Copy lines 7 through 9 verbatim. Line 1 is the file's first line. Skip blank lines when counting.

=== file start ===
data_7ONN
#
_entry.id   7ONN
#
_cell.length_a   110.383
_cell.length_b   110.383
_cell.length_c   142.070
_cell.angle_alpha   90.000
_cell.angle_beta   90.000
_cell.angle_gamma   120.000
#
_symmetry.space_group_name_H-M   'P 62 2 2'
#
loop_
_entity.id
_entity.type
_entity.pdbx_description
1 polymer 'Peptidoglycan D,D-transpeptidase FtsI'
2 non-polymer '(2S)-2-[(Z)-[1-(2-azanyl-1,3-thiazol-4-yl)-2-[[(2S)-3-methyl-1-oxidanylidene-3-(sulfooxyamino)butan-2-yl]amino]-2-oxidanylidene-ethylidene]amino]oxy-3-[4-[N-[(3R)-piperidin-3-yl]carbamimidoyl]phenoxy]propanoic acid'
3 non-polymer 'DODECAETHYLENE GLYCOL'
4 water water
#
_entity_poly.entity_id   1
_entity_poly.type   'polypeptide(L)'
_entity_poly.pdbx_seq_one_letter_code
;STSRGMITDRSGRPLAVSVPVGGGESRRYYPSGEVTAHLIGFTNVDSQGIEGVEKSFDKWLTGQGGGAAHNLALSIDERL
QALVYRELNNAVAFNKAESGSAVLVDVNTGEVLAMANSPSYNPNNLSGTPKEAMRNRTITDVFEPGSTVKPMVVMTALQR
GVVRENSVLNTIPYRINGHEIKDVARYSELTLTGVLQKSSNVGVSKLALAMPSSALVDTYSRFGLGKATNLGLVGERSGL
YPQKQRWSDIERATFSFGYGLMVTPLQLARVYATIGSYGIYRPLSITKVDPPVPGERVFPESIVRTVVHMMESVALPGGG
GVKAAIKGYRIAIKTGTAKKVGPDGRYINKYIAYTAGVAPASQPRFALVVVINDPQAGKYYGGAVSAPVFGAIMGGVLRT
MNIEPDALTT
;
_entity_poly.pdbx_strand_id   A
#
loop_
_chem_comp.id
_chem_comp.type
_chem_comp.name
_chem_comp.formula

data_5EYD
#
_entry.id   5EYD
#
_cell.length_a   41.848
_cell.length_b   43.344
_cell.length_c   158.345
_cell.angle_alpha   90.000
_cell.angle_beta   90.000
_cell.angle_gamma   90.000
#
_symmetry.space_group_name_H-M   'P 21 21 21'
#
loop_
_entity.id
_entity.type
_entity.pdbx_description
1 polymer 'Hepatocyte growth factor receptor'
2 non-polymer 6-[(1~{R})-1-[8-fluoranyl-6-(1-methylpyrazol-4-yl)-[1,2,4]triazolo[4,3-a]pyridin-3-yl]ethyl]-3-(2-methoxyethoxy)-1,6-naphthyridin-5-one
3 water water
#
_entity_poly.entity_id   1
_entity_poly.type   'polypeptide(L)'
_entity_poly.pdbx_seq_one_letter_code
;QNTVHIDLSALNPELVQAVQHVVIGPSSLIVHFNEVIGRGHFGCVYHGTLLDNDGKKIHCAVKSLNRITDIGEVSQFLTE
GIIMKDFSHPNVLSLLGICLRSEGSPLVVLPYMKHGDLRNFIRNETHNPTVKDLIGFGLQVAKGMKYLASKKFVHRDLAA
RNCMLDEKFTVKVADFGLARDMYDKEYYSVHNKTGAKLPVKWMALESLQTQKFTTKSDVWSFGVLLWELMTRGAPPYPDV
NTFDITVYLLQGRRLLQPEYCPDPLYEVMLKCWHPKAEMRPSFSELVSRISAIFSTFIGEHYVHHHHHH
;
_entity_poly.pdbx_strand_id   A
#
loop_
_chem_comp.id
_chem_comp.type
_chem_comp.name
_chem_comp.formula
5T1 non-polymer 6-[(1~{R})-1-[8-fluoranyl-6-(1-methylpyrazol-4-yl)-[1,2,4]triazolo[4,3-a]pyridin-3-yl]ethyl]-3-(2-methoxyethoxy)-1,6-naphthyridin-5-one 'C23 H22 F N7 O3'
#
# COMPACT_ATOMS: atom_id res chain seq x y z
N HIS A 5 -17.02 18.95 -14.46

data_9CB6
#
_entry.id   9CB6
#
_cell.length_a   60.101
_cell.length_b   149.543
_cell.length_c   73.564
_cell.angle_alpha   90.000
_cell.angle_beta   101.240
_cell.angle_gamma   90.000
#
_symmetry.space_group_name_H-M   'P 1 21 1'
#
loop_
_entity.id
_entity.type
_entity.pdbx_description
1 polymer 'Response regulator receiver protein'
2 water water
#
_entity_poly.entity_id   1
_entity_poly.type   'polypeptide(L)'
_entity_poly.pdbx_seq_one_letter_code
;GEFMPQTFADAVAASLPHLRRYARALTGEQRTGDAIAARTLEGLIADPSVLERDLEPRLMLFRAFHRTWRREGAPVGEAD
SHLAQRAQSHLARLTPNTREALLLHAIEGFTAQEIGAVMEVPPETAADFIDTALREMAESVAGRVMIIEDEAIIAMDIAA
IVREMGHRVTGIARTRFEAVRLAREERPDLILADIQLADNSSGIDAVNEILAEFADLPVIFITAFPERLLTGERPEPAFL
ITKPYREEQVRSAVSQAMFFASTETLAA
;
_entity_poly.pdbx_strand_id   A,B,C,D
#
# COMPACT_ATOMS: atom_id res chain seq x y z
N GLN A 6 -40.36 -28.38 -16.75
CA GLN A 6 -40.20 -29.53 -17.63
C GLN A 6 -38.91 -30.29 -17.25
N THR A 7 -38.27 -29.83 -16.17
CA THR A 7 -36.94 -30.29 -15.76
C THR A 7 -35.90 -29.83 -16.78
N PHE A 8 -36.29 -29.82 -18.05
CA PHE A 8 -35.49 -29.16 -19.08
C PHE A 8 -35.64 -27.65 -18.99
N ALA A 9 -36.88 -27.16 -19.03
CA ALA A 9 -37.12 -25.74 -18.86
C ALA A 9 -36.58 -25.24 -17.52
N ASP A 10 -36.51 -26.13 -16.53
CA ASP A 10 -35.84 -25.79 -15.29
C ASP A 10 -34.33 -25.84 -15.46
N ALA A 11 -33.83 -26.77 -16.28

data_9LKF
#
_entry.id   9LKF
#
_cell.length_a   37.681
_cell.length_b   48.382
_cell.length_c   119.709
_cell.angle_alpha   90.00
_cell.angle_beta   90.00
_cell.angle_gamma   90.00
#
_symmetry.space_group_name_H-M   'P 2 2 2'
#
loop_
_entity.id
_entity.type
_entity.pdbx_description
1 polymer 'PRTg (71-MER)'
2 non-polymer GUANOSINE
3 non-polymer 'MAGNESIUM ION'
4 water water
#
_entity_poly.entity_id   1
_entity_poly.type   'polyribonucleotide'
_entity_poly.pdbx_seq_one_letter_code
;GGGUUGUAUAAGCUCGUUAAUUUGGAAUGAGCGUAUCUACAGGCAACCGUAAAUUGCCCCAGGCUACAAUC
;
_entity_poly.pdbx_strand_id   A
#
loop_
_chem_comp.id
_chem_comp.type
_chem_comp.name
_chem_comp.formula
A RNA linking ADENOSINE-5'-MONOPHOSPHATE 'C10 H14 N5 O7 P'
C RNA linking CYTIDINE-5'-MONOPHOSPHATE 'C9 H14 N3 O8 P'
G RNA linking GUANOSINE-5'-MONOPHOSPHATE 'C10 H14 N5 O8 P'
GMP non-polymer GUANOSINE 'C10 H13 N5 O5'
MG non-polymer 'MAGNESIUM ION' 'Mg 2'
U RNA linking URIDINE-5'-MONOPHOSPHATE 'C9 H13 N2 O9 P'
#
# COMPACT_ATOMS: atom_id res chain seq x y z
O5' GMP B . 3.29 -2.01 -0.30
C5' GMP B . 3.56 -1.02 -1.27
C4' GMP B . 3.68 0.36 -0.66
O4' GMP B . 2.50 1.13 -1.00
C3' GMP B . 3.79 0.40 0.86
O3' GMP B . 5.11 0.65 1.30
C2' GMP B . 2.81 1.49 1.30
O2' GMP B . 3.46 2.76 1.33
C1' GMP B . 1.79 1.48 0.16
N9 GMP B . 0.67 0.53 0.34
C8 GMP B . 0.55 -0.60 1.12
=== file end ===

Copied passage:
_cell.length_c   142.070
_cell.angle_alpha   90.000
_cell.angle_beta   90.000